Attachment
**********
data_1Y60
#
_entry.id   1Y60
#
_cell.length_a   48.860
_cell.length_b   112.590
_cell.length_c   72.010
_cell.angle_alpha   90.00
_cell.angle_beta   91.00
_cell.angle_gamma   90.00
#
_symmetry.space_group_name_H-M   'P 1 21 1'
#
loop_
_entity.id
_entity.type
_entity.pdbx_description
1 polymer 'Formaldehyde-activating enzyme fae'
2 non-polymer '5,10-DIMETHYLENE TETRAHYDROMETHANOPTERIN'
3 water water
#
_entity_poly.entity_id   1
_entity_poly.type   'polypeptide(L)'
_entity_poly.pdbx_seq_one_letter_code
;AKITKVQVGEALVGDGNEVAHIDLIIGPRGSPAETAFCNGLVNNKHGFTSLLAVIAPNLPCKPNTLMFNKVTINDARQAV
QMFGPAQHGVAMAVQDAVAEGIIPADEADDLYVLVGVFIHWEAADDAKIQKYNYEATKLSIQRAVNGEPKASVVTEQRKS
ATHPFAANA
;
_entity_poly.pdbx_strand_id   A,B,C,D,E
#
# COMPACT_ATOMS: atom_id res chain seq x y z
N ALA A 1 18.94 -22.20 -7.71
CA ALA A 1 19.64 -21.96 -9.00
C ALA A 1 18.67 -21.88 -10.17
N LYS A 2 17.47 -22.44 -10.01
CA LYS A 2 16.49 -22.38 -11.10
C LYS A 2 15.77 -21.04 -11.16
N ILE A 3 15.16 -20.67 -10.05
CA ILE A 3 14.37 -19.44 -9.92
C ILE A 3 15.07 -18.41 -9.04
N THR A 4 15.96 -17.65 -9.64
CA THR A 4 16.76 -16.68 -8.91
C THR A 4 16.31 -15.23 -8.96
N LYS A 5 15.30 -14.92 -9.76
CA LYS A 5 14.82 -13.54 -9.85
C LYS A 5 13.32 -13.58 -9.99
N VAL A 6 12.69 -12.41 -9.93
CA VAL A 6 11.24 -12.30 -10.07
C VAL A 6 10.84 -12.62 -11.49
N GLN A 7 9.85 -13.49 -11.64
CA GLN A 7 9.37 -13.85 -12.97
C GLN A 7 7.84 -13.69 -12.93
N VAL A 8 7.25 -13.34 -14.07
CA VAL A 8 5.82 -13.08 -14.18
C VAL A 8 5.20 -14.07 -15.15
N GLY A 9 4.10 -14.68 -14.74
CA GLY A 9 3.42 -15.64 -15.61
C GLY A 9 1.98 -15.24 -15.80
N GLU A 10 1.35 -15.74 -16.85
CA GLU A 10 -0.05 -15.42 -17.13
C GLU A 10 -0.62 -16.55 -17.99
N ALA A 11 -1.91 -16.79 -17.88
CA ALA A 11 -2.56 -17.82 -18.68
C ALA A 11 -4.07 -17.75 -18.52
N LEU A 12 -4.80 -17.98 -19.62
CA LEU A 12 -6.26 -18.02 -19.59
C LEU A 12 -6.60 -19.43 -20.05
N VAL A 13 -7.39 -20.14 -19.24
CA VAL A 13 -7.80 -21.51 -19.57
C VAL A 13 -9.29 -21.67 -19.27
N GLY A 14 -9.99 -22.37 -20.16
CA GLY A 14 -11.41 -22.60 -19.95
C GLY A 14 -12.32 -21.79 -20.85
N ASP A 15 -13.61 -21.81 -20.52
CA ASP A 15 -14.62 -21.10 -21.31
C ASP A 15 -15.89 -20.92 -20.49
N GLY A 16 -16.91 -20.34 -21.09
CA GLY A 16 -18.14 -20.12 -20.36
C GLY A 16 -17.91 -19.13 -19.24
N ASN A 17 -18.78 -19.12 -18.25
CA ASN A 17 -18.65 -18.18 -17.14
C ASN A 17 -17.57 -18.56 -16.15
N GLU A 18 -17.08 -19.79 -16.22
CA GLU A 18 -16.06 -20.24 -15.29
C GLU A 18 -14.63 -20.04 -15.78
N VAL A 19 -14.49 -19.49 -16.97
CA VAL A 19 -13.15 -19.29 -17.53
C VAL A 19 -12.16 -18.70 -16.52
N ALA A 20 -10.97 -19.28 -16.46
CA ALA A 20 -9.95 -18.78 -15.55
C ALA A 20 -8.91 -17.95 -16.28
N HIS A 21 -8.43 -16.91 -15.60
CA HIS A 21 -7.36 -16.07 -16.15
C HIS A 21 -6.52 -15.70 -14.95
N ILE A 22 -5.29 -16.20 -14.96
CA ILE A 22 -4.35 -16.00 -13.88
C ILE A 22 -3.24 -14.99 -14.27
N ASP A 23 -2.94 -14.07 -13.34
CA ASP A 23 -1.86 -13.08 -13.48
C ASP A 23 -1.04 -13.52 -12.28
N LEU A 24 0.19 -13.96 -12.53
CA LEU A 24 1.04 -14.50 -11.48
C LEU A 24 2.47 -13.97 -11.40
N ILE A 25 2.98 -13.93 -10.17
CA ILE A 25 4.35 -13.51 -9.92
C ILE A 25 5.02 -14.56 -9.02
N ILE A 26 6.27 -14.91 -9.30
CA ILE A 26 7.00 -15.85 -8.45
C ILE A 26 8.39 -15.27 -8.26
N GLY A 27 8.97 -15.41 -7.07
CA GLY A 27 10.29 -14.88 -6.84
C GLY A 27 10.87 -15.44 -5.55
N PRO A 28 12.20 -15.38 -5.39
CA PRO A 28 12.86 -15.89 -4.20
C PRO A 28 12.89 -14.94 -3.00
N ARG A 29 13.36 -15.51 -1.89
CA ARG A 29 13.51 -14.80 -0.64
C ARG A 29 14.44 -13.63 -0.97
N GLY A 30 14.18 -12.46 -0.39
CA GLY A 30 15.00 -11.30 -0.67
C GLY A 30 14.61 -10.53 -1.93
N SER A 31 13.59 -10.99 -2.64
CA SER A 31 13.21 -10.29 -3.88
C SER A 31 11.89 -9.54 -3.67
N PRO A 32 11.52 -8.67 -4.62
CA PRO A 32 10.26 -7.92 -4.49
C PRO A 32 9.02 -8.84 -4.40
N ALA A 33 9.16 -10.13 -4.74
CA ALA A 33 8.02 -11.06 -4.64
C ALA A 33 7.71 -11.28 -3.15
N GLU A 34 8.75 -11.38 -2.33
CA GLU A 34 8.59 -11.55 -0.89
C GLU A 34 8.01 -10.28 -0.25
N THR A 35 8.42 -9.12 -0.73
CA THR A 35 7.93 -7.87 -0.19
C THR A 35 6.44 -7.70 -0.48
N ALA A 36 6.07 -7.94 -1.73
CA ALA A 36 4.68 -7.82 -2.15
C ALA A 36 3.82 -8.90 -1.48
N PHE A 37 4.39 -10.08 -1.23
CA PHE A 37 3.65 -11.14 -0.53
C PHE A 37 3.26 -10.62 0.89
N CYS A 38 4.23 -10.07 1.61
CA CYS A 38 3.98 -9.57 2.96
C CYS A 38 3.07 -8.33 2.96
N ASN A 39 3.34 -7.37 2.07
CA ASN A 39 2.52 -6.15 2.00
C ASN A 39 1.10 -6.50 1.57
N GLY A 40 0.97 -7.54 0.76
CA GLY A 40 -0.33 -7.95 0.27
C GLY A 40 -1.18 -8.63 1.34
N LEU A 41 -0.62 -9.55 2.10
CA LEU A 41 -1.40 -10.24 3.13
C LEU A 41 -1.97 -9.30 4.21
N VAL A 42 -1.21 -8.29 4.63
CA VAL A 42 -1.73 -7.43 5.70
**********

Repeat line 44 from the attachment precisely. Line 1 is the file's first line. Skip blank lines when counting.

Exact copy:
N LYS A 5 15.30 -14.92 -9.76